• How to live a meaningful life: Career passion 2 – Identifying your energizers

    October 17, 2017 | curtrosengren
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    In my first post on finding meaning through career passion, I looked at a definition of passion that makes creating a career you love more doable and within reach.

    In this post, I want to take a look at how to identify your “energizers,” the basic building blocks for building a career that lights you up.

    [Back to the How to Live a Meaningful Life main page.]

    One of the biggest mistakes I see when people start thinking about pursuing passion in their career is a limited perspective on what that means.

    “I love travel,” the traditional follow-your-passion thinking goes, “so I should be a travel photographer.” Or, “I love cooking, so I should be a chef.”

    But that needlessly limits your options. For the rare few, the Mozarts and the Einsteins, there does seem to be that one path that they were “born for.” For the rest of us mere mortals, there are numerous paths that offer that experience of feeling energized, alive, and in our groove (including, but not limited to, that dream job).

    The idea I describe below is at the heart of the career passion work I have done with clients since 2001. Over the years I have found it to both simple and extremely effective.

    Why it’s not WHAT you love, but WHY

    As I explained in part 1 of this career passion post, my definition of passion is “the energy that comes from bringing more of YOU into what you do.”

    It’s about aligning what you do with who you are. It’s about doing the kinds of things, in the kinds of ways, towards the kinds of outcomes, with the kinds of people, etc. that naturally energize you.

    The big question then is, “How do you bring more of YOU into what you do?” How do you make conscious, intentional decisions that align with what energizes you?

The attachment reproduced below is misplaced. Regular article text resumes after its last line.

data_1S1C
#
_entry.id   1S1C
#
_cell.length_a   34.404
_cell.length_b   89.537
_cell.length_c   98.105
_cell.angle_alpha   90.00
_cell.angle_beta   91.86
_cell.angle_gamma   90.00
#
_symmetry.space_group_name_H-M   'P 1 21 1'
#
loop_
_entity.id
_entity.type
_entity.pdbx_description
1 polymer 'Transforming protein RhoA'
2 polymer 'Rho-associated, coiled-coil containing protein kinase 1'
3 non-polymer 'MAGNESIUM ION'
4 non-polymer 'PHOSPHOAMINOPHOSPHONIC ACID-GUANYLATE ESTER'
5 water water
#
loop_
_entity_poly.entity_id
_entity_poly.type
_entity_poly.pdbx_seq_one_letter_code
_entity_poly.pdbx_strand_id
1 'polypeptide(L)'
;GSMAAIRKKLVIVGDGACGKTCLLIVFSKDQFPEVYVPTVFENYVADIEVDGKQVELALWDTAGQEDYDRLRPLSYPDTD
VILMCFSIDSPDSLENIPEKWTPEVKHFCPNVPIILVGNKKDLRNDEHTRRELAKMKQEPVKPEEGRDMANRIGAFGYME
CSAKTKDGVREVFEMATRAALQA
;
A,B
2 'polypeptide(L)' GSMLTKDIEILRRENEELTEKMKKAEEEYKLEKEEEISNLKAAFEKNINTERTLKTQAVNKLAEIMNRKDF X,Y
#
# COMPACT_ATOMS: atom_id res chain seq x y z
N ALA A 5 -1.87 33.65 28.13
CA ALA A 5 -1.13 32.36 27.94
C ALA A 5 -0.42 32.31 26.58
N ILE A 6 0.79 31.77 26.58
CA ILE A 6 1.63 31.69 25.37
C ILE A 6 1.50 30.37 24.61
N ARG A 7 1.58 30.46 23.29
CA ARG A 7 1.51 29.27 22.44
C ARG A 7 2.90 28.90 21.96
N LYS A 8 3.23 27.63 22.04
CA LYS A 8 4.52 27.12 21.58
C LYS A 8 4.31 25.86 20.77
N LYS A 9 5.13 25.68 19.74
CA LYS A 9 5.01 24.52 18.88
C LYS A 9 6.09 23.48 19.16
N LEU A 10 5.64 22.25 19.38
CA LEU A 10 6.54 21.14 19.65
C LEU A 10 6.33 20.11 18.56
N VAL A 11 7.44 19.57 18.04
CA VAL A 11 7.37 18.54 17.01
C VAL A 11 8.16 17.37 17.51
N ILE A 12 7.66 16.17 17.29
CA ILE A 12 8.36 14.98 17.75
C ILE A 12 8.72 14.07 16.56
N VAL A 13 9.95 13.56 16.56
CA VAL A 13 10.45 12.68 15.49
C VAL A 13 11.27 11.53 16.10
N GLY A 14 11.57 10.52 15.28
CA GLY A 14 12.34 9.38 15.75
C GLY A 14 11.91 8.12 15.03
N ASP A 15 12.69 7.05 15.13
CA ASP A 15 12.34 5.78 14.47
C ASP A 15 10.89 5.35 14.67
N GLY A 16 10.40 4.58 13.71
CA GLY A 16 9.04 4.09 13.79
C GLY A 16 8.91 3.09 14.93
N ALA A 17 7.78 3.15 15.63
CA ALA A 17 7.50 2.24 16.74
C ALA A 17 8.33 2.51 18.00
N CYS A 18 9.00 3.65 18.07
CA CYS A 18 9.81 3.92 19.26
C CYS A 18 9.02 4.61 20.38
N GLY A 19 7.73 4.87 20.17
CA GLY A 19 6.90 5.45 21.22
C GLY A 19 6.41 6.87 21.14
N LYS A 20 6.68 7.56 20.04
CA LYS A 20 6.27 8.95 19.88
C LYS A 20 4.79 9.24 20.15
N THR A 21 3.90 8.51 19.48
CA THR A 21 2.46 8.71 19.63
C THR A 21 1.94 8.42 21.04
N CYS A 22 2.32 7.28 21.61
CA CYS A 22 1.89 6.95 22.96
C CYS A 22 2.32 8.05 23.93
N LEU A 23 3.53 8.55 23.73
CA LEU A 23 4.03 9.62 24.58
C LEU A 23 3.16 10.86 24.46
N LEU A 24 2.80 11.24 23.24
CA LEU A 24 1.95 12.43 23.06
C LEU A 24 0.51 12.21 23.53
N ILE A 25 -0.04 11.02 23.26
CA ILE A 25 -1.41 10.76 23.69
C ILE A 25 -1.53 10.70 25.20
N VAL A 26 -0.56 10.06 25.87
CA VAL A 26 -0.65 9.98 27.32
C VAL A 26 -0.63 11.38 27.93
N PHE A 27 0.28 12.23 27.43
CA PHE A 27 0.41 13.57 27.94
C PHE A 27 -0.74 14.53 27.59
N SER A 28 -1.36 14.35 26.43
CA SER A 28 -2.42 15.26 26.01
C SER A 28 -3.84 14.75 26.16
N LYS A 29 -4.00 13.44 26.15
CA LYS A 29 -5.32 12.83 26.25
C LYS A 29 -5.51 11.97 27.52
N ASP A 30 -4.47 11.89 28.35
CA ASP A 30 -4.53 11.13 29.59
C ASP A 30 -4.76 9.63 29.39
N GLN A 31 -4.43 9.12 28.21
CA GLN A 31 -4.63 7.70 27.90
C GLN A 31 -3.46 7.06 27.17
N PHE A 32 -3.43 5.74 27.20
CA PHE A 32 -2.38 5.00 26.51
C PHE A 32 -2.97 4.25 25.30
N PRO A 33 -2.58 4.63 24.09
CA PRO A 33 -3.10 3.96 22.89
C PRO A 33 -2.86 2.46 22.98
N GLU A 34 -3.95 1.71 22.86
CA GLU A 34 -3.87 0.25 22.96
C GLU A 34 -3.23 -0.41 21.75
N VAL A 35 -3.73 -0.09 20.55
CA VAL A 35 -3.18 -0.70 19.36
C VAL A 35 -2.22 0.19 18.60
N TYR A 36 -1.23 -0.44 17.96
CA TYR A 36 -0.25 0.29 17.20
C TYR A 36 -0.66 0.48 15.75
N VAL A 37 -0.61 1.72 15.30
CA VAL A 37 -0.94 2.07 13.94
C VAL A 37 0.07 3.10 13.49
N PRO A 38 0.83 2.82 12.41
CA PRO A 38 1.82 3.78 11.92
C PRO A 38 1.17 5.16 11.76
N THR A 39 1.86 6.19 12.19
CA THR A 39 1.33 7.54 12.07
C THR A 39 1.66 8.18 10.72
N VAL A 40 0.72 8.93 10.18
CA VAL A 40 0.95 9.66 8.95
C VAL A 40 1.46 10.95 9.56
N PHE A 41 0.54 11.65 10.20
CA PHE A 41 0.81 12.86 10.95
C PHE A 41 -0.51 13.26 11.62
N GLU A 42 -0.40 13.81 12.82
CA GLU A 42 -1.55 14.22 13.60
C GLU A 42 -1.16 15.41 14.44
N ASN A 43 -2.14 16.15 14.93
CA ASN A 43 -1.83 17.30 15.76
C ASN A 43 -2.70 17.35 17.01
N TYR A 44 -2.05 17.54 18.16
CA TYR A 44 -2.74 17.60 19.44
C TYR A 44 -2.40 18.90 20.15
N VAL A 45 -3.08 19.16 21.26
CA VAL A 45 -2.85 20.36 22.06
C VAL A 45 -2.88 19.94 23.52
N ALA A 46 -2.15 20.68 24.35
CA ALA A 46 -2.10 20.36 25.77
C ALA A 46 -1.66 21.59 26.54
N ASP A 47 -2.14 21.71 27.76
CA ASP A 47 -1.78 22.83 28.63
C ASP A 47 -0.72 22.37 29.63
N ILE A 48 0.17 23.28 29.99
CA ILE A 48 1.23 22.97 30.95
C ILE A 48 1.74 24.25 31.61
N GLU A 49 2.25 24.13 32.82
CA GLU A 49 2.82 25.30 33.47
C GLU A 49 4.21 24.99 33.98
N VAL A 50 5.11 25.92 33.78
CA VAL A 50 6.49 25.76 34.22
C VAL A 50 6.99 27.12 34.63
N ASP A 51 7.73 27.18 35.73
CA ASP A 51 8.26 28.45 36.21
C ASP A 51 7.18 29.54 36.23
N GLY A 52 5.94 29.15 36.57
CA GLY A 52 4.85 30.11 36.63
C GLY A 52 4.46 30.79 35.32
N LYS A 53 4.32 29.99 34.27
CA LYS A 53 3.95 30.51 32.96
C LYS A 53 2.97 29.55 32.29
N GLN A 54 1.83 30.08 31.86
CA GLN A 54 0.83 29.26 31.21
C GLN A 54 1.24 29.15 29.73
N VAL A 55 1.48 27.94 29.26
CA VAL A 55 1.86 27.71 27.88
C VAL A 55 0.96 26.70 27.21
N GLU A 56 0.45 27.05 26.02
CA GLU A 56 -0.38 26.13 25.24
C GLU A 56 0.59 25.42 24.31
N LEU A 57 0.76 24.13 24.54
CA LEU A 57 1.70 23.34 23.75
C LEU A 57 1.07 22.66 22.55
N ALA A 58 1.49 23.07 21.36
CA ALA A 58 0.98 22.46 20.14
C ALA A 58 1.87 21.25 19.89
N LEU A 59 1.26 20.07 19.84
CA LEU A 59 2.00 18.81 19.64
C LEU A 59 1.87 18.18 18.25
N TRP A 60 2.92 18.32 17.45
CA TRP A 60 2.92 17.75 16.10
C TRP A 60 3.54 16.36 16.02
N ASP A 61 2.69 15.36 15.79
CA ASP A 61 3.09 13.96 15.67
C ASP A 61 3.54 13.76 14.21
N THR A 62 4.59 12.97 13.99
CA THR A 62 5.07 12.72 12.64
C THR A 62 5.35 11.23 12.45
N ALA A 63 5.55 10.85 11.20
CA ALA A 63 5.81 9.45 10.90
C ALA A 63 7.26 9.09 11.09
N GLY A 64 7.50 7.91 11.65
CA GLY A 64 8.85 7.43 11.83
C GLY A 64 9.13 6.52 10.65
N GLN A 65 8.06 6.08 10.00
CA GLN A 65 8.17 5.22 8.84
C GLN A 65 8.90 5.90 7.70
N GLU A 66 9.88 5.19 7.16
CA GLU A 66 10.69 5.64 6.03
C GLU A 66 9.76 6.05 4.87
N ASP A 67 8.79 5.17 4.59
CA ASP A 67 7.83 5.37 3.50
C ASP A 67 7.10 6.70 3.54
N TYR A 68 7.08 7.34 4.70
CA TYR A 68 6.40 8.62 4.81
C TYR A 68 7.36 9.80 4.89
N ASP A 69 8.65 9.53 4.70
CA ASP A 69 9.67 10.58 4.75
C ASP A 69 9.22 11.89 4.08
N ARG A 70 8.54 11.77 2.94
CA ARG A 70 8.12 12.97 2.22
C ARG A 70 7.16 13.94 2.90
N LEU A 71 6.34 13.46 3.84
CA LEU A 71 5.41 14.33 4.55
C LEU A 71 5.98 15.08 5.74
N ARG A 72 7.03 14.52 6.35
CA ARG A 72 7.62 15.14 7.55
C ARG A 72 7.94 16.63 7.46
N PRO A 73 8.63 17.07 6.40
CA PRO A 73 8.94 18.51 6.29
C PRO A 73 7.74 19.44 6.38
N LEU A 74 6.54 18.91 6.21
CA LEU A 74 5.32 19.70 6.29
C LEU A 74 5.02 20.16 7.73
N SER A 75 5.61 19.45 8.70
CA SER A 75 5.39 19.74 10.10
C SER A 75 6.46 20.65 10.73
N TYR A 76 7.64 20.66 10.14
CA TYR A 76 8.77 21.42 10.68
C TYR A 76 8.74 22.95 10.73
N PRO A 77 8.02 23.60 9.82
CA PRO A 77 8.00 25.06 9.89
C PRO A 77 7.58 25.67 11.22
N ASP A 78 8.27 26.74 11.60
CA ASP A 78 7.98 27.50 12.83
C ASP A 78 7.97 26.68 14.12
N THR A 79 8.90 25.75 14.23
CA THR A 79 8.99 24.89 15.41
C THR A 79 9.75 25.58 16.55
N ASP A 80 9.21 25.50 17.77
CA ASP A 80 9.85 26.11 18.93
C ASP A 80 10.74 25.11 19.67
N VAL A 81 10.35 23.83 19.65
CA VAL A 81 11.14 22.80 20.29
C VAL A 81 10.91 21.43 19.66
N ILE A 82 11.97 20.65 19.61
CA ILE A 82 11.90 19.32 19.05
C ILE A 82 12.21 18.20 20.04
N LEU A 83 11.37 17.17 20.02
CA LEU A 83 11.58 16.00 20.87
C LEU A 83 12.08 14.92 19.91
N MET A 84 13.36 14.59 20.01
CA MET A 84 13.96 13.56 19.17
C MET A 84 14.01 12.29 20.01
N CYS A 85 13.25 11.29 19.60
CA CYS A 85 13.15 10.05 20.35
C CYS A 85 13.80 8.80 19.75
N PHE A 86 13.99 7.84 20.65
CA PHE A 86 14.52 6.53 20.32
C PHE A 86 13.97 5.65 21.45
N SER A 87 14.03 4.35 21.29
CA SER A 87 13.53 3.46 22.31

The trouble with using what you love as a guide is that it doesn’t tell the whole story. Two people can both say the same thing – “I love travel,” for instance. But they might actually be speaking two completely different languages.

    When you say “I love _____,” what’s left unsaid is, “because ______, ______, and _______.” The reasons why two people love something can be vastly different.

    So what Person A loves about travel might be the exploration and discovery, never knowing what’s around the next corner, and the stimulation of the new.

    Person B might say, “Yeah, that’s fun, but what I really love is the planning, preparation, and logistics. And the problem-solving on the fly based on the preparation I did before I left.”

    Those are two completely different experiences (and for the record, I’m drawing those examples from actual conversations I’ve had with people).

    Now let’s say Person A says, “I know! I’ll get a job coordinating tours for a travel company. It will be perfect!” They show up for work on day one, bursting with excitement, and within a week they want to jump out the window, because the job is all about details and logistics. It has nothing to do with where the energy of travel is for them.

    They mistakenly signed up for Person B’s dream job – and it made them miserable.